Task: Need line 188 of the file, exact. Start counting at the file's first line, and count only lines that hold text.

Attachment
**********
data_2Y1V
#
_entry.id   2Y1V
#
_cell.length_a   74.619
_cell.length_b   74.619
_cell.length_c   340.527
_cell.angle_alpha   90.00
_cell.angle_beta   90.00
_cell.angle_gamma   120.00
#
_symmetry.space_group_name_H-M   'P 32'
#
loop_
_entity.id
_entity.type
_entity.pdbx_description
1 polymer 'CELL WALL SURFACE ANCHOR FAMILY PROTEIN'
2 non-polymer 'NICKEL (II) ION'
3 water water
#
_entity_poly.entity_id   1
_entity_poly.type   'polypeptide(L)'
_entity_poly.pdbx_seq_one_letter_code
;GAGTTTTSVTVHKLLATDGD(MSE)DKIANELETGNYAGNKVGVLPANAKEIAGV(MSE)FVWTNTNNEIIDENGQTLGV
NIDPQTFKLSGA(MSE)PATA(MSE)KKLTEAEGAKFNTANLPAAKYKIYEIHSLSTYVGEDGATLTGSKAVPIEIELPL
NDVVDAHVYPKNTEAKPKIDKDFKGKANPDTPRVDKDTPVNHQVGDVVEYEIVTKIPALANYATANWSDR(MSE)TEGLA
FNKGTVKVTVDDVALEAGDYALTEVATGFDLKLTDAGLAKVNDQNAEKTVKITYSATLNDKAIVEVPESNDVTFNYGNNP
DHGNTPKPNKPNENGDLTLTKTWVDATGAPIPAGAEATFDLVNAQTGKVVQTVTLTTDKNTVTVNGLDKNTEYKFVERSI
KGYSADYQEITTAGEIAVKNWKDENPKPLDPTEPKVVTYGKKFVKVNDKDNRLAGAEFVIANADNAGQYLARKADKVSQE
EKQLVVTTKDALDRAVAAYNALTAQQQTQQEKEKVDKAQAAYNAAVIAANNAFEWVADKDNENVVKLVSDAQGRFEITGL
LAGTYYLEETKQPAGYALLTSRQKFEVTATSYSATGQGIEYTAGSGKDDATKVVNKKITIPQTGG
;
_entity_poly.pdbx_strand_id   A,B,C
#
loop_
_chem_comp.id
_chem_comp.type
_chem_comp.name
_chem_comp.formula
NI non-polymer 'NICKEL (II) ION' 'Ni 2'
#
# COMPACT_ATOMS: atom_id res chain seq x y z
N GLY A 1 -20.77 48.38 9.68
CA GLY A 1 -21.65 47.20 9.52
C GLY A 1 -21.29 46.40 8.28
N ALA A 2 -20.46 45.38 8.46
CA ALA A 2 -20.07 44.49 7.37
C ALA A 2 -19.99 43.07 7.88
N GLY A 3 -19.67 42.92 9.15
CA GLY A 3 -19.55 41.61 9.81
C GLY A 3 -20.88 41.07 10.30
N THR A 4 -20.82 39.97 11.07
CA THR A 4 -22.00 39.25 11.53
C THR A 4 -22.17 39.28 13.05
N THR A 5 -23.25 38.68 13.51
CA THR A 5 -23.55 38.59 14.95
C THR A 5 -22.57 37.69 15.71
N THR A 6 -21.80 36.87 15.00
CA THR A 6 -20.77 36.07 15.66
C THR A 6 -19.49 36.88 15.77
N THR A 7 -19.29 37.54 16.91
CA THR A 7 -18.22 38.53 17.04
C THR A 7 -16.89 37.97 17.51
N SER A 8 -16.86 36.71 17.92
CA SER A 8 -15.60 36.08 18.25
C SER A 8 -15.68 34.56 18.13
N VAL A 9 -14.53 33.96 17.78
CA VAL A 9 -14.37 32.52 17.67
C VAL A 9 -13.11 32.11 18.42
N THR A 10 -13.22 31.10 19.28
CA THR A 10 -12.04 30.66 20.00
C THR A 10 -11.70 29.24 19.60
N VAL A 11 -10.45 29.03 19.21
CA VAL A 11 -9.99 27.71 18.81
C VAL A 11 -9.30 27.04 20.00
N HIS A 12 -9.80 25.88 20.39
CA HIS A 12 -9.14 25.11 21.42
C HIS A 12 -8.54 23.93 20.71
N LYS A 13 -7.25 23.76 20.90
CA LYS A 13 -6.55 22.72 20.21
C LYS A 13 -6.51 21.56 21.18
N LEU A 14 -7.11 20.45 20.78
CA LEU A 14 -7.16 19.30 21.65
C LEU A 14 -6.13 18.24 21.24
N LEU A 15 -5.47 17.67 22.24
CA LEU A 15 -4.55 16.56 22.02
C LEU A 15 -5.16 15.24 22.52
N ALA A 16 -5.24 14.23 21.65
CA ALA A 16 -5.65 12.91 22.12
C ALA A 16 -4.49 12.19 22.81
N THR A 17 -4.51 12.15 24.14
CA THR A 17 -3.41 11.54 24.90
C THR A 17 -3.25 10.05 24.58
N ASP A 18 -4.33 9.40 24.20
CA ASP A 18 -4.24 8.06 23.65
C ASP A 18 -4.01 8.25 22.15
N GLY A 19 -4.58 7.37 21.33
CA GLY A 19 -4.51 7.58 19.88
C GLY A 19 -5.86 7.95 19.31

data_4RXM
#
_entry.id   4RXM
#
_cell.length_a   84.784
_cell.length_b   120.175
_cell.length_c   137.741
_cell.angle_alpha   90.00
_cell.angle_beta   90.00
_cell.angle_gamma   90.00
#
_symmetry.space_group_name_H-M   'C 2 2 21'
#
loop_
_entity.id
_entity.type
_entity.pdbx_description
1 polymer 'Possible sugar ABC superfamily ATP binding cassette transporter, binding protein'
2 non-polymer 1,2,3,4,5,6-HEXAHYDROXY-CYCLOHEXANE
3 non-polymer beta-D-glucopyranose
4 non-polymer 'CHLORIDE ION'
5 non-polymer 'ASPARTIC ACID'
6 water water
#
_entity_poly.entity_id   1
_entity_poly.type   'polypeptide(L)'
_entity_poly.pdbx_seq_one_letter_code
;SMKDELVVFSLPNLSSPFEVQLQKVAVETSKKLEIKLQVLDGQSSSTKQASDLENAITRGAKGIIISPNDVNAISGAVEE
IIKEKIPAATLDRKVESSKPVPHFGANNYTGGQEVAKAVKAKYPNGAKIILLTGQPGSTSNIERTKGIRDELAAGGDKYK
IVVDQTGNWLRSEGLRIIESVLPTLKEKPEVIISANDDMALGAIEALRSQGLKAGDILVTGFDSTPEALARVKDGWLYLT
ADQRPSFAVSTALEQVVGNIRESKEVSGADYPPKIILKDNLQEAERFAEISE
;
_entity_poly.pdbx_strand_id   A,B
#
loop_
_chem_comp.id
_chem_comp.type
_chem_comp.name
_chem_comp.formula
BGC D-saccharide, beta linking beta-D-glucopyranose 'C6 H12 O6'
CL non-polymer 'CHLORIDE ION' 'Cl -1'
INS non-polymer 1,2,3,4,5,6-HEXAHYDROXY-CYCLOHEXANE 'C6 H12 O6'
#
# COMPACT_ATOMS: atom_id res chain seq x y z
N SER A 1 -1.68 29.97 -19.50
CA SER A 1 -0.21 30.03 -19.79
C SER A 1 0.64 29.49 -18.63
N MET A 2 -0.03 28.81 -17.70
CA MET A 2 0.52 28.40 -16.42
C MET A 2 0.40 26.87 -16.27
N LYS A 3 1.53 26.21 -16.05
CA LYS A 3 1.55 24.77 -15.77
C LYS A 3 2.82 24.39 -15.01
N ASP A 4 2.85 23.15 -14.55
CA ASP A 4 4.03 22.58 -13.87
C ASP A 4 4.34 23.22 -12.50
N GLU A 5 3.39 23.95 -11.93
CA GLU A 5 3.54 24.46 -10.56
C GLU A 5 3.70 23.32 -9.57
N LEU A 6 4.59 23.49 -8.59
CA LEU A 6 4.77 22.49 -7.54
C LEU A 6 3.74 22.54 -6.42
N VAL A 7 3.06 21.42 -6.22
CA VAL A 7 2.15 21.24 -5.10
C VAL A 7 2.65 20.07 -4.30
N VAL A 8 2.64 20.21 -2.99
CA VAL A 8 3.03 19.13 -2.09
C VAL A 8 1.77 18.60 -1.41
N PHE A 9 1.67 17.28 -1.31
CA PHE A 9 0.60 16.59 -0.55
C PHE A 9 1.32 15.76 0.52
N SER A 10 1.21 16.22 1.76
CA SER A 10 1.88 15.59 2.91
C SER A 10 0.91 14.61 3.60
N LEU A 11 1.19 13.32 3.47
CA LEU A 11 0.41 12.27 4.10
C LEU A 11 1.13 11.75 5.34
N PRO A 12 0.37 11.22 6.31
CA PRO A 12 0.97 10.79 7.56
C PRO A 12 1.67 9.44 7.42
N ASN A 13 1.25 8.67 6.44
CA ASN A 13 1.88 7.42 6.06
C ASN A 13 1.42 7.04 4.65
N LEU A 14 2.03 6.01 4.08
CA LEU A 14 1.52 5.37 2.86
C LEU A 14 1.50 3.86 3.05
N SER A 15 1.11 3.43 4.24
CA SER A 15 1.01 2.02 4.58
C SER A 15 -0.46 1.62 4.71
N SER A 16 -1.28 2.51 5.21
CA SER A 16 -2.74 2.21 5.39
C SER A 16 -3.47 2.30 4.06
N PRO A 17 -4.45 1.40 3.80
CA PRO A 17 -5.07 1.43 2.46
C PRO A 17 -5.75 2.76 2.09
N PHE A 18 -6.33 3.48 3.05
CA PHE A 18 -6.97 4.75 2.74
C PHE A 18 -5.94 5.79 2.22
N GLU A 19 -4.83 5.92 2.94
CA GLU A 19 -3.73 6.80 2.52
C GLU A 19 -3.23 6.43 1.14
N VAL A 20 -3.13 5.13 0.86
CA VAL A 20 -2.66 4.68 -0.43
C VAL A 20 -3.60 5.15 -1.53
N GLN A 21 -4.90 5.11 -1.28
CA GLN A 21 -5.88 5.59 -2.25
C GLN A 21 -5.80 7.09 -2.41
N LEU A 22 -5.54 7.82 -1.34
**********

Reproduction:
CA SER A 15 1.01 2.02 4.58